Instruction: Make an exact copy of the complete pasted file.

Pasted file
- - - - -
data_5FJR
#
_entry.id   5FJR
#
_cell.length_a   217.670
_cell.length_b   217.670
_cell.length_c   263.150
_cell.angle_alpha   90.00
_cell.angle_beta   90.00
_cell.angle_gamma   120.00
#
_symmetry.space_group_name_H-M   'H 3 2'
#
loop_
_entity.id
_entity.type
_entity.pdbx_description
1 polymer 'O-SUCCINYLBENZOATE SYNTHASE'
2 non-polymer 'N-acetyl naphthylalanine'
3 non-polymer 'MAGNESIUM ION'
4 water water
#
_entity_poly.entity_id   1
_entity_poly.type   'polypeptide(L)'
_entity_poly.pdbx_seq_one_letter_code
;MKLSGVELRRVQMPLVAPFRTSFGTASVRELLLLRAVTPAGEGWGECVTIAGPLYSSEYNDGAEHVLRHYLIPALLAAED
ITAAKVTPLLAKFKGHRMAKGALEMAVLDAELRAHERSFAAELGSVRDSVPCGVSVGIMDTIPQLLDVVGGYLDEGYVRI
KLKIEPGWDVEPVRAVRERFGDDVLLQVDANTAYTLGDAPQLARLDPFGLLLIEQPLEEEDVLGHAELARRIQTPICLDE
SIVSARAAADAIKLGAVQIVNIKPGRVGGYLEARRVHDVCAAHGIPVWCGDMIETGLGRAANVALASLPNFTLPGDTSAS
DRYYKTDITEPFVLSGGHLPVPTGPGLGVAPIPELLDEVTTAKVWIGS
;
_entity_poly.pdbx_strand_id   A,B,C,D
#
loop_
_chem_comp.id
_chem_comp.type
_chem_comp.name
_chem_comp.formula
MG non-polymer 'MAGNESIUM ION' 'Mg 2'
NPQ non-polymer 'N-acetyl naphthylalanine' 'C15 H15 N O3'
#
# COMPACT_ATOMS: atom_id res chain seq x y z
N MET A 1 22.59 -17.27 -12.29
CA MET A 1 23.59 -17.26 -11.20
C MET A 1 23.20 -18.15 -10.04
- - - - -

data_5FJR
#
_entry.id   5FJR
#
_cell.length_a   217.670
_cell.length_b   217.670
_cell.length_c   263.150
_cell.angle_alpha   90.00
_cell.angle_beta   90.00
_cell.angle_gamma   120.00
#
_symmetry.space_group_name_H-M   'H 3 2'
#
loop_
_entity.id
_entity.type
_entity.pdbx_description
1 polymer 'O-SUCCINYLBENZOATE SYNTHASE'
2 non-polymer 'N-acetyl naphthylalanine'
3 non-polymer 'MAGNESIUM ION'
4 water water
#
_entity_poly.entity_id   1
_entity_poly.type   'polypeptide(L)'
_entity_poly.pdbx_seq_one_letter_code
;MKLSGVELRRVQMPLVAPFRTSFGTASVRELLLLRAVTPAGEGWGECVTIAGPLYSSEYNDGAEHVLRHYLIPALLAAED
ITAAKVTPLLAKFKGHRMAKGALEMAVLDAELRAHERSFAAELGSVRDSVPCGVSVGIMDTIPQLLDVVGGYLDEGYVRI
KLKIEPGWDVEPVRAVRERFGDDVLLQVDANTAYTLGDAPQLARLDPFGLLLIEQPLEEEDVLGHAELARRIQTPICLDE
SIVSARAAADAIKLGAVQIVNIKPGRVGGYLEARRVHDVCAAHGIPVWCGDMIETGLGRAANVALASLPNFTLPGDTSAS
DRYYKTDITEPFVLSGGHLPVPTGPGLGVAPIPELLDEVTTAKVWIGS
;
_entity_poly.pdbx_strand_id   A,B,C,D
#
loop_
_chem_comp.id
_chem_comp.type
_chem_comp.name
_chem_comp.formula
MG non-polymer 'MAGNESIUM ION' 'Mg 2'
NPQ non-polymer 'N-acetyl naphthylalanine' 'C15 H15 N O3'
#
# COMPACT_ATOMS: atom_id res chain seq x y z
N MET A 1 22.59 -17.27 -12.29
CA MET A 1 23.59 -17.26 -11.20
C MET A 1 23.20 -18.15 -10.04